Monday, August 14, 2006

Morwics?: Religious Synthesis in Utah

When I heard the term “Morwics” in one of the Yahoo groups on alternative religions that I am part of I first thought of an alien race from a science fiction novel. But apparently the term refers to something very real in Utah, and perhaps beyond this state.

After relocating to Utah for seminary studies last year I learned about the small Pagan community in the state that lives among the dominant Mormon population. It seems that ex-Mormons not only gravitate toward evangelicalism and atheism as their religious choice options, but also toward Paganism. This makes sense in terms of a religious logic in that a rejection of what is considered a strict form of Christianity might lend itself toward identification with a variety of nature-based spiritualities such as Wicca.

What came as a surprise to me was to discover the existence of practicing Mormons who also practice forms of Paganism, resulting in the religious synthesis labeled “Morwics” by a Salt Lake City area practitioner of this spirituality. The claim is made that Morwics are a large and growing group whose interest in esotericism and magick has as its foundation early Mormonism’s interest in these areas as documented by researchers such as D. Michael Quinn in his book Early Mormonism and the Magic World View (Signature Books, 1998). I am working through my contact in a Yahoo group to talk to a leading Morwic in the near future to learn more about these folks.

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Al said...

My mother is a well know Wiccan in the Salt Lake area. She runs the Order of Our Lady of Salt (OOLS), which has held monthly public Goddess worship services for, I dunno, five years or so. I could put you in contact with her but I would have to say, up front, that while she's a wonderful and level human being, she's going to show anyone evangelizing her or others the door. She grew up in a Nazerene household and two of her brothers are preachers (as was her grandmother).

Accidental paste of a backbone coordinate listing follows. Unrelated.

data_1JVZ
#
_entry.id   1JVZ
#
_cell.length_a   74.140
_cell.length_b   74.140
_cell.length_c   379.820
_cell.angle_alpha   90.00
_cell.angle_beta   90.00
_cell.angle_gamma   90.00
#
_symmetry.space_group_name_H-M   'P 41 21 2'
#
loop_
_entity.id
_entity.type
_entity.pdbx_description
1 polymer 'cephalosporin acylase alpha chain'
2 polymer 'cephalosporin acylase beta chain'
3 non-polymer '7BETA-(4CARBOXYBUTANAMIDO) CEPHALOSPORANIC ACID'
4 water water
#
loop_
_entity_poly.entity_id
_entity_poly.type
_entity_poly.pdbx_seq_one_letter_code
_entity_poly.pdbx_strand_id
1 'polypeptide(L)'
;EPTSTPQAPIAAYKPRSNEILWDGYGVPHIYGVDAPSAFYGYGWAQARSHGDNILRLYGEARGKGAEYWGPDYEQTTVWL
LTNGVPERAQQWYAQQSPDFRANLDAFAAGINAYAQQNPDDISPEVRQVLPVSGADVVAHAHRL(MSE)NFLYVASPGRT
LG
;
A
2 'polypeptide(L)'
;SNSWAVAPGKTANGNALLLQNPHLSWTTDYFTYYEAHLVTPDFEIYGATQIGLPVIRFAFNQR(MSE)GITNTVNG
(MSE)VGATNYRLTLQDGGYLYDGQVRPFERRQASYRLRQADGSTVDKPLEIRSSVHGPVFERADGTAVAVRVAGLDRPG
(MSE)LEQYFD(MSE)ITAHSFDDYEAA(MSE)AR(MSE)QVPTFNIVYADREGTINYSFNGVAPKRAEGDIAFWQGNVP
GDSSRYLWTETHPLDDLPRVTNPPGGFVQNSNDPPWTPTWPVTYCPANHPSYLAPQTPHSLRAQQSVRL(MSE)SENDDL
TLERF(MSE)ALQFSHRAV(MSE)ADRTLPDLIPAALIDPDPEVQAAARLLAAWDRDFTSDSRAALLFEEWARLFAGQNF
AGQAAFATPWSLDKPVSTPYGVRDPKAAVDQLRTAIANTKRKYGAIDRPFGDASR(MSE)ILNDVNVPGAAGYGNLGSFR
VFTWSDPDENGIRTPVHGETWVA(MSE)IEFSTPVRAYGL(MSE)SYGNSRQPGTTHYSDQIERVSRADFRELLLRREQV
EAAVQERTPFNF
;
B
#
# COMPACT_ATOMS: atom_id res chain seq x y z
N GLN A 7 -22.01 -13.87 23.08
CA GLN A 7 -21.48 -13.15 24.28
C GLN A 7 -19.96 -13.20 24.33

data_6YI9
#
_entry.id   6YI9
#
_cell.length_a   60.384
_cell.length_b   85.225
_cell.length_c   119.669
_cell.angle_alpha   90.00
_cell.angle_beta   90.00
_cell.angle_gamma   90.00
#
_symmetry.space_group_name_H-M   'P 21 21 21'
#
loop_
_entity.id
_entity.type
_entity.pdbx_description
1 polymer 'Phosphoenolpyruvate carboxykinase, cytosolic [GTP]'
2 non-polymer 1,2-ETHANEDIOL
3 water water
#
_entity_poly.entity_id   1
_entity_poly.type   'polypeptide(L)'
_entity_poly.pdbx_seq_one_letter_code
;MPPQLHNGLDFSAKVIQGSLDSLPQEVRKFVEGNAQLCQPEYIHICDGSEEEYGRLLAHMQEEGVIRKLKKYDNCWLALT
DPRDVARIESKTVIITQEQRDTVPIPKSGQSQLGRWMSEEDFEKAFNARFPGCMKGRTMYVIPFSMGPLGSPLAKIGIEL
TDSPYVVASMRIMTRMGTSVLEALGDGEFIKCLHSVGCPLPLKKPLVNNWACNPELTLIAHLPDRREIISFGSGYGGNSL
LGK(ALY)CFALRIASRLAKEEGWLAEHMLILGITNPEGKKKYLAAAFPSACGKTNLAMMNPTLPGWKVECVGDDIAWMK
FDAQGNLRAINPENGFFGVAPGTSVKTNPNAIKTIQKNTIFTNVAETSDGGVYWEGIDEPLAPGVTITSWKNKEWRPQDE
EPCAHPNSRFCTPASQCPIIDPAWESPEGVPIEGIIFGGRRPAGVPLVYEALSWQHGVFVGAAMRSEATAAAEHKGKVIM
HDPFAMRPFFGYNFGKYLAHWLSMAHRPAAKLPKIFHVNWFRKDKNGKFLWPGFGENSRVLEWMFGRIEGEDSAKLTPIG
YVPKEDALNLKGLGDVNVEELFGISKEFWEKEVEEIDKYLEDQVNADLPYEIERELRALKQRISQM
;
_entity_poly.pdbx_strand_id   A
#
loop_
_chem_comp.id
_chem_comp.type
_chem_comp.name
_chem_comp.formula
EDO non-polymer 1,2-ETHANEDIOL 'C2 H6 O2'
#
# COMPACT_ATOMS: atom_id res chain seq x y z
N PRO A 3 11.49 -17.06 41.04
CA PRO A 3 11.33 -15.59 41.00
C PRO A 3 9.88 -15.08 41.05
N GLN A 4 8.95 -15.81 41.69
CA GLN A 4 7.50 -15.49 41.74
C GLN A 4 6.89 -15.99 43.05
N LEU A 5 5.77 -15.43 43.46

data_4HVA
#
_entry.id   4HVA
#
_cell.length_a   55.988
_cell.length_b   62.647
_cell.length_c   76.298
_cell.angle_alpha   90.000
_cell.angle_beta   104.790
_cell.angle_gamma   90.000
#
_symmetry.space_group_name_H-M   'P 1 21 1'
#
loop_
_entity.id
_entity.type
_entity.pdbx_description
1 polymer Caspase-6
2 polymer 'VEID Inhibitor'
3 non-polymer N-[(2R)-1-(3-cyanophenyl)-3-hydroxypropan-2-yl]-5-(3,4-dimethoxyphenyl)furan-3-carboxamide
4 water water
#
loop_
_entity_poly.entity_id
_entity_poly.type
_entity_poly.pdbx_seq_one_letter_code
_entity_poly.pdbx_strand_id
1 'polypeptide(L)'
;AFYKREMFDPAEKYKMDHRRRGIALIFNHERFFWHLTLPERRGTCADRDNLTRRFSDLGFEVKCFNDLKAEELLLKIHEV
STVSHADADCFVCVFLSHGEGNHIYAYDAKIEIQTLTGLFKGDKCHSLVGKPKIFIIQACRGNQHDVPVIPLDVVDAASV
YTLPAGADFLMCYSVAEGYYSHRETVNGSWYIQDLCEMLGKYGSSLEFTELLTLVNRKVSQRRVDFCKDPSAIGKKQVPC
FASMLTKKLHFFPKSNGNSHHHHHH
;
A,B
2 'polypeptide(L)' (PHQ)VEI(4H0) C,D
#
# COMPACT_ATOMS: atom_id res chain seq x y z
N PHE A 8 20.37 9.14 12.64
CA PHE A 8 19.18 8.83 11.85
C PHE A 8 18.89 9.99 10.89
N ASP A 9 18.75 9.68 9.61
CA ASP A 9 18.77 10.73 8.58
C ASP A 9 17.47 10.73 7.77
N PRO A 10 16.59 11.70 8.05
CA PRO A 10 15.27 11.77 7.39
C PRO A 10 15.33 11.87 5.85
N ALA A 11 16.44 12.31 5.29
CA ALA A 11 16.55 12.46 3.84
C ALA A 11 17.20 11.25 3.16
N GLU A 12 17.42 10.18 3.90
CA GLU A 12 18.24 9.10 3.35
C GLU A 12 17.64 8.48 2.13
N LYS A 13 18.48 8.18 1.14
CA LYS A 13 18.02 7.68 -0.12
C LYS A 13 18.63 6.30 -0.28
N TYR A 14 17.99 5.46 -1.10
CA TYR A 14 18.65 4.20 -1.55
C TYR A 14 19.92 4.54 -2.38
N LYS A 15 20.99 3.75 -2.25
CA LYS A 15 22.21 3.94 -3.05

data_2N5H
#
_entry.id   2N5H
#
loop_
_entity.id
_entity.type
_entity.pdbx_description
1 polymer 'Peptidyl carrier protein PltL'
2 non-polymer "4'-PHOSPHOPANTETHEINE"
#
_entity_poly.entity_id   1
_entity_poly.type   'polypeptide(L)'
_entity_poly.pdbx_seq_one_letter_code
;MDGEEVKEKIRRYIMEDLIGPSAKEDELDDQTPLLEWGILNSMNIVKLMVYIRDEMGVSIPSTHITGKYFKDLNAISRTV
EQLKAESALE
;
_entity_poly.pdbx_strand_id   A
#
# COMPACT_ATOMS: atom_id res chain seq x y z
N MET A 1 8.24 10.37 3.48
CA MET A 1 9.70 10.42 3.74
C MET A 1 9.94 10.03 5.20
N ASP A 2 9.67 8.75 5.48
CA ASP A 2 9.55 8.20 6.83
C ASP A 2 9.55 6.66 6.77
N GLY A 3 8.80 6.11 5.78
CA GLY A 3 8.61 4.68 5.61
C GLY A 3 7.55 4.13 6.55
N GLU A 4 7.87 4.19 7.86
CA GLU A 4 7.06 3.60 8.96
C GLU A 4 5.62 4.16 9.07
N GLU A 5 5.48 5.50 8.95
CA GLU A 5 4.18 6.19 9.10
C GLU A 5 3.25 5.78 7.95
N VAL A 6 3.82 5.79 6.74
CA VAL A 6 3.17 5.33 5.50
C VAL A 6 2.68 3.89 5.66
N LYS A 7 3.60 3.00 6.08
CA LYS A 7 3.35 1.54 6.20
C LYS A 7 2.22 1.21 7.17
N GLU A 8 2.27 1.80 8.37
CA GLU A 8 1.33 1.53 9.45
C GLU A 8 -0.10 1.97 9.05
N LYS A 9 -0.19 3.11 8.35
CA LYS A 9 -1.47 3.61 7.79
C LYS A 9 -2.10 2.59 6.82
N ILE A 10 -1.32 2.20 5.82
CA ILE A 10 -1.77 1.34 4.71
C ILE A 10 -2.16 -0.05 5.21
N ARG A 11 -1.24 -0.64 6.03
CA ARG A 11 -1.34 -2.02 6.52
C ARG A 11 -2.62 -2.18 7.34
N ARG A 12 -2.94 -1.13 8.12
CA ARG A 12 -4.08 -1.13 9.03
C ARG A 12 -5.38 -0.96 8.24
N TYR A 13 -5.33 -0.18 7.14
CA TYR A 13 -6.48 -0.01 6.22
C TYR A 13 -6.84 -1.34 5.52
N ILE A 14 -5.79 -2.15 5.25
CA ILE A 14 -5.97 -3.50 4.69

Contact me through my blog if you'd like to talk.

Anthony said...

a couple of thots about growing up lds and magick

1) there was some really close ties between ancient practices. the dowsing and treasure seeking of the lds, the similar use of drudic symbols (cf the hive), herbalists, and the like. i remember having a thread put over my hand, waiting for it to circle, and then, when it did circle, that was as many vitamins that i needed. in fact their relationship to Shakley has a weird triple meaning, the herbalism, the protecting of the self, and their love of multi levl marketing.
2) the triangulation b/w the rites of the temple, the rites and language of the masons, and the mystical implications of early American rites has been written about extensively, and i think that the history of the lds and the masons have a lot more to tell us about magick then the pagans in salt lake.
(the problem with this research is that it is usually used by people who think the mormons and the masons are evil)
3) i have always found the mother/father god to have eerie parallels to the Celtic male/female gods, and to lose the mother god to protestant mainstreaming kind of breaks my heart.
4) i wonder how young this morwick is, and if their are any intersections b/w it and the youngsters doing the punk scene in provo.

Some useful sources:
On Divining:
The best one is the quinn book you qoute, of course, but also some history on the Campbellites,

On Heavenly Mother:
Margaret and Paul Toscana. Strangers in Paradox: Explorations in Mormon Theology
Maxine Hanks: Women and Authority: Re-emerging Mormon Feminism
Lavina Anderson Sisters in Spirit: Mormon Women in Historical and Cultural Perspective

On Masons:
Matthew B. Brown. The Gate of Heaven. (American Fork, Utah: Covenant Communications, 1999)

Nick Literski's book on Masonry and Mormonism will be well worth picking up.